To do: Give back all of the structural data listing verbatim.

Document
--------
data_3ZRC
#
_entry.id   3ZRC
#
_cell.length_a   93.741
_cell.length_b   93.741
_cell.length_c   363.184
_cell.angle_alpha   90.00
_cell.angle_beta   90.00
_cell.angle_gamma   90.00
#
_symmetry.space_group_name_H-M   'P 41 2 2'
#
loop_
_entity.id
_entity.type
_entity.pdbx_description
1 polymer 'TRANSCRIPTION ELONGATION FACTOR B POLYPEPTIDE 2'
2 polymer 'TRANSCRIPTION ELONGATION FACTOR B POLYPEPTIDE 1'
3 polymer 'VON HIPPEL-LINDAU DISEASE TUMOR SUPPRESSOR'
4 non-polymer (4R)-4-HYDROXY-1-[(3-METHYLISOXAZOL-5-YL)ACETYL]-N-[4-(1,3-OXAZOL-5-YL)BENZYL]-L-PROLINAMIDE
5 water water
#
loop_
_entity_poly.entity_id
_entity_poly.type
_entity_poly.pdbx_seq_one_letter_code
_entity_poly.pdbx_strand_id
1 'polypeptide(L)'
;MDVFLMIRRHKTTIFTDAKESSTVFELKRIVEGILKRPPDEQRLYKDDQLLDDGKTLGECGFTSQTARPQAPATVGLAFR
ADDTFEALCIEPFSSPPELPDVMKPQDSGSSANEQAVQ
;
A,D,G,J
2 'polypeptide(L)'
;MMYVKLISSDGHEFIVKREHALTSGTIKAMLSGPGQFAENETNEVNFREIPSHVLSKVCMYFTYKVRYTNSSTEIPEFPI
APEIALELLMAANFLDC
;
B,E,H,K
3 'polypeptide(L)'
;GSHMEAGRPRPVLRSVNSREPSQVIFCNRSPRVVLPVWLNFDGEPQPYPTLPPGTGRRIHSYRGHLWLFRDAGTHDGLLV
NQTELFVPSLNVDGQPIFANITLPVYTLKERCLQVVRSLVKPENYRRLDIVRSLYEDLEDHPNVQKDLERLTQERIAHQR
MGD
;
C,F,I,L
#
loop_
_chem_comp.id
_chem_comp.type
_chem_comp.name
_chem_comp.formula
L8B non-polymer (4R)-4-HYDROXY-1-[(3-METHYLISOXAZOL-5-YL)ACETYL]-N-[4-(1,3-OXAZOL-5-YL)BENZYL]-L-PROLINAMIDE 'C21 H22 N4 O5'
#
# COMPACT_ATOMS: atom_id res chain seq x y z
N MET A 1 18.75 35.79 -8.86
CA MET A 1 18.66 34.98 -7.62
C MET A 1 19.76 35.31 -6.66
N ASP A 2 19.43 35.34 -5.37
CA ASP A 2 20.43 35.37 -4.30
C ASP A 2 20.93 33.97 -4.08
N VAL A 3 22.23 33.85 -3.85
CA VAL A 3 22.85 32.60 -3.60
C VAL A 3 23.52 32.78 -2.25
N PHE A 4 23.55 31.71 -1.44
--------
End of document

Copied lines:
data_3ZRC
#
_entry.id   3ZRC
#
_cell.length_a   93.741
_cell.length_b   93.741
_cell.length_c   363.184
_cell.angle_alpha   90.00
_cell.angle_beta   90.00
_cell.angle_gamma   90.00
#
_symmetry.space_group_name_H-M   'P 41 2 2'
#
loop_
_entity.id
_entity.type
_entity.pdbx_description
1 polymer 'TRANSCRIPTION ELONGATION FACTOR B POLYPEPTIDE 2'
2 polymer 'TRANSCRIPTION ELONGATION FACTOR B POLYPEPTIDE 1'
3 polymer 'VON HIPPEL-LINDAU DISEASE TUMOR SUPPRESSOR'
4 non-polymer (4R)-4-HYDROXY-1-[(3-METHYLISOXAZOL-5-YL)ACETYL]-N-[4-(1,3-OXAZOL-5-YL)BENZYL]-L-PROLINAMIDE
5 water water
#
loop_
_entity_poly.entity_id
_entity_poly.type
_entity_poly.pdbx_seq_one_letter_code
_entity_poly.pdbx_strand_id
1 'polypeptide(L)'
;MDVFLMIRRHKTTIFTDAKESSTVFELKRIVEGILKRPPDEQRLYKDDQLLDDGKTLGECGFTSQTARPQAPATVGLAFR
ADDTFEALCIEPFSSPPELPDVMKPQDSGSSANEQAVQ
;
A,D,G,J
2 'polypeptide(L)'
;MMYVKLISSDGHEFIVKREHALTSGTIKAMLSGPGQFAENETNEVNFREIPSHVLSKVCMYFTYKVRYTNSSTEIPEFPI
APEIALELLMAANFLDC
;
B,E,H,K
3 'polypeptide(L)'
;GSHMEAGRPRPVLRSVNSREPSQVIFCNRSPRVVLPVWLNFDGEPQPYPTLPPGTGRRIHSYRGHLWLFRDAGTHDGLLV
NQTELFVPSLNVDGQPIFANITLPVYTLKERCLQVVRSLVKPENYRRLDIVRSLYEDLEDHPNVQKDLERLTQERIAHQR
MGD
;
C,F,I,L
#
loop_
_chem_comp.id
_chem_comp.type
_chem_comp.name
_chem_comp.formula
L8B non-polymer (4R)-4-HYDROXY-1-[(3-METHYLISOXAZOL-5-YL)ACETYL]-N-[4-(1,3-OXAZOL-5-YL)BENZYL]-L-PROLINAMIDE 'C21 H22 N4 O5'
#
# COMPACT_ATOMS: atom_id res chain seq x y z
N MET A 1 18.75 35.79 -8.86
CA MET A 1 18.66 34.98 -7.62
C MET A 1 19.76 35.31 -6.66
N ASP A 2 19.43 35.34 -5.37
CA ASP A 2 20.43 35.37 -4.30
C ASP A 2 20.93 33.97 -4.08
N VAL A 3 22.23 33.85 -3.85
CA VAL A 3 22.85 32.60 -3.60
C VAL A 3 23.52 32.78 -2.25
N PHE A 4 23.55 31.71 -1.44